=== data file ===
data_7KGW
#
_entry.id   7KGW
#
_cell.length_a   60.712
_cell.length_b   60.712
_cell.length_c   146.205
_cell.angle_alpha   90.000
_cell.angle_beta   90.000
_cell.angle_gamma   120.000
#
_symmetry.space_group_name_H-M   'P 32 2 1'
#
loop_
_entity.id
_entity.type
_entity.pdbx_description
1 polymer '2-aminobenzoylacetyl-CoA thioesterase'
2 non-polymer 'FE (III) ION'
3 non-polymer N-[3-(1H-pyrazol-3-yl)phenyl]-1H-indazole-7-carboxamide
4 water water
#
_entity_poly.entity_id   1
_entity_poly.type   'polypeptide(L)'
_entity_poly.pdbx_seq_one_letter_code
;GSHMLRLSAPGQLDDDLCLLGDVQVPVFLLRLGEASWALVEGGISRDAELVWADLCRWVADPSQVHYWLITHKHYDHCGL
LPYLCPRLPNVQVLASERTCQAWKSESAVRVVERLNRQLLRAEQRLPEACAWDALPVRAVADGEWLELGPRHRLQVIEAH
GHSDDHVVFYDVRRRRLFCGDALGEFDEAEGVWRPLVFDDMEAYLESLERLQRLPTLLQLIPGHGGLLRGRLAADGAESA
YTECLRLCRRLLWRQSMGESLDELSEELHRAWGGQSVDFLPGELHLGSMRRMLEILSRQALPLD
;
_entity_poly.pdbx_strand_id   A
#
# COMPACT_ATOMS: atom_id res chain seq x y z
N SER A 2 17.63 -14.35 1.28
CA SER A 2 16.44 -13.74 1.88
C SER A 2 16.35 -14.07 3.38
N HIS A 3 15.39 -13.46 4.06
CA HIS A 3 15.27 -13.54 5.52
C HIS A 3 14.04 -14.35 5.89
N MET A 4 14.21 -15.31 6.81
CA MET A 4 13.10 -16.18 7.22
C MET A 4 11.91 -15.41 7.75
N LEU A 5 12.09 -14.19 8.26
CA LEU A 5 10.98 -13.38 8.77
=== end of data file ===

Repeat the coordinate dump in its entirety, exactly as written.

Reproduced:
data_7KGW
#
_entry.id   7KGW
#
_cell.length_a   60.712
_cell.length_b   60.712
_cell.length_c   146.205
_cell.angle_alpha   90.000
_cell.angle_beta   90.000
_cell.angle_gamma   120.000
#
_symmetry.space_group_name_H-M   'P 32 2 1'
#
loop_
_entity.id
_entity.type
_entity.pdbx_description
1 polymer '2-aminobenzoylacetyl-CoA thioesterase'
2 non-polymer 'FE (III) ION'
3 non-polymer N-[3-(1H-pyrazol-3-yl)phenyl]-1H-indazole-7-carboxamide
4 water water
#
_entity_poly.entity_id   1
_entity_poly.type   'polypeptide(L)'
_entity_poly.pdbx_seq_one_letter_code
;GSHMLRLSAPGQLDDDLCLLGDVQVPVFLLRLGEASWALVEGGISRDAELVWADLCRWVADPSQVHYWLITHKHYDHCGL
LPYLCPRLPNVQVLASERTCQAWKSESAVRVVERLNRQLLRAEQRLPEACAWDALPVRAVADGEWLELGPRHRLQVIEAH
GHSDDHVVFYDVRRRRLFCGDALGEFDEAEGVWRPLVFDDMEAYLESLERLQRLPTLLQLIPGHGGLLRGRLAADGAESA
YTECLRLCRRLLWRQSMGESLDELSEELHRAWGGQSVDFLPGELHLGSMRRMLEILSRQALPLD
;
_entity_poly.pdbx_strand_id   A
#
# COMPACT_ATOMS: atom_id res chain seq x y z
N SER A 2 17.63 -14.35 1.28
CA SER A 2 16.44 -13.74 1.88
C SER A 2 16.35 -14.07 3.38
N HIS A 3 15.39 -13.46 4.06
CA HIS A 3 15.27 -13.54 5.52
C HIS A 3 14.04 -14.35 5.89
N MET A 4 14.21 -15.31 6.81
CA MET A 4 13.10 -16.18 7.22
C MET A 4 11.91 -15.41 7.75
N LEU A 5 12.09 -14.19 8.26
CA LEU A 5 10.98 -13.38 8.77